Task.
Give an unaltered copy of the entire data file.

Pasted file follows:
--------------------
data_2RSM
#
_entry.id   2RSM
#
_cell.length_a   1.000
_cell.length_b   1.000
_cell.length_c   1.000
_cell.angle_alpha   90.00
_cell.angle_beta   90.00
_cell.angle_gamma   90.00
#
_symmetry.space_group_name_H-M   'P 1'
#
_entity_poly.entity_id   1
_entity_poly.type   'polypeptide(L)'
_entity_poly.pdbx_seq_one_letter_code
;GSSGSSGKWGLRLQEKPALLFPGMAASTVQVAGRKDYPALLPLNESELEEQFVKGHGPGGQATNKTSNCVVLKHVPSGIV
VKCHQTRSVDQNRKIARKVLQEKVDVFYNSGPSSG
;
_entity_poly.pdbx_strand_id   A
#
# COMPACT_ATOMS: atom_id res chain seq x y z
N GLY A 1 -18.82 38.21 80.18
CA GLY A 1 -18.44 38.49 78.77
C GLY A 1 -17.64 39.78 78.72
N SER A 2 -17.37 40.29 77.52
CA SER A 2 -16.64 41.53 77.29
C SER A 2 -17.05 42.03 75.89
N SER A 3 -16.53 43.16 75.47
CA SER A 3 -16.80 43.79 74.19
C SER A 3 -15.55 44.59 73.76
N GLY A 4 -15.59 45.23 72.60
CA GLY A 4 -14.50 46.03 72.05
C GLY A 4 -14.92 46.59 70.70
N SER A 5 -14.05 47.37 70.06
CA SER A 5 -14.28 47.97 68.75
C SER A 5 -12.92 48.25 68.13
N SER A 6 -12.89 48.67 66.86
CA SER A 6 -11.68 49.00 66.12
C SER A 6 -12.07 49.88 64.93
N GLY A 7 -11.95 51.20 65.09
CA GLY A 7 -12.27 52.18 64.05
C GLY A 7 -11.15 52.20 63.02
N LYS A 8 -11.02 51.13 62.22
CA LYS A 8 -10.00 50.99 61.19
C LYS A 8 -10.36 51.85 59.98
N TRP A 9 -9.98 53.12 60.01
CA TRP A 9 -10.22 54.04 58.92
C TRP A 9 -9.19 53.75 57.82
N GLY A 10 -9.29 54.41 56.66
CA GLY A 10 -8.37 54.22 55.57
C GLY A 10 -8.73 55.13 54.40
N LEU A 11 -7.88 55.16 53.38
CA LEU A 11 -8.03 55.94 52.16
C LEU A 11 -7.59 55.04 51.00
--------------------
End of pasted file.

data_2RSM
#
_entry.id   2RSM
#
_cell.length_a   1.000
_cell.length_b   1.000
_cell.length_c   1.000
_cell.angle_alpha   90.00
_cell.angle_beta   90.00
_cell.angle_gamma   90.00
#
_symmetry.space_group_name_H-M   'P 1'
#
_entity_poly.entity_id   1
_entity_poly.type   'polypeptide(L)'
_entity_poly.pdbx_seq_one_letter_code
;GSSGSSGKWGLRLQEKPALLFPGMAASTVQVAGRKDYPALLPLNESELEEQFVKGHGPGGQATNKTSNCVVLKHVPSGIV
VKCHQTRSVDQNRKIARKVLQEKVDVFYNSGPSSG
;
_entity_poly.pdbx_strand_id   A
#
# COMPACT_ATOMS: atom_id res chain seq x y z
N GLY A 1 -18.82 38.21 80.18
CA GLY A 1 -18.44 38.49 78.77
C GLY A 1 -17.64 39.78 78.72
N SER A 2 -17.37 40.29 77.52
CA SER A 2 -16.64 41.53 77.29
C SER A 2 -17.05 42.03 75.89
N SER A 3 -16.53 43.16 75.47
CA SER A 3 -16.80 43.79 74.19
C SER A 3 -15.55 44.59 73.76
N GLY A 4 -15.59 45.23 72.60
CA GLY A 4 -14.50 46.03 72.05
C GLY A 4 -14.92 46.59 70.70
N SER A 5 -14.05 47.37 70.06
CA SER A 5 -14.28 47.97 68.75
C SER A 5 -12.92 48.25 68.13
N SER A 6 -12.89 48.67 66.86
CA SER A 6 -11.68 49.00 66.12
C SER A 6 -12.07 49.88 64.93
N GLY A 7 -11.95 51.20 65.09
CA GLY A 7 -12.27 52.18 64.05
C GLY A 7 -11.15 52.20 63.02
N LYS A 8 -11.02 51.13 62.22
CA LYS A 8 -10.00 50.99 61.19
C LYS A 8 -10.36 51.85 59.98
N TRP A 9 -9.98 53.12 60.01
CA TRP A 9 -10.22 54.04 58.92
C TRP A 9 -9.19 53.75 57.82
N GLY A 10 -9.29 54.41 56.66
CA GLY A 10 -8.37 54.22 55.57
C GLY A 10 -8.73 55.13 54.40
N LEU A 11 -7.88 55.16 53.38
CA LEU A 11 -8.03 55.94 52.16
C LEU A 11 -7.59 55.04 51.00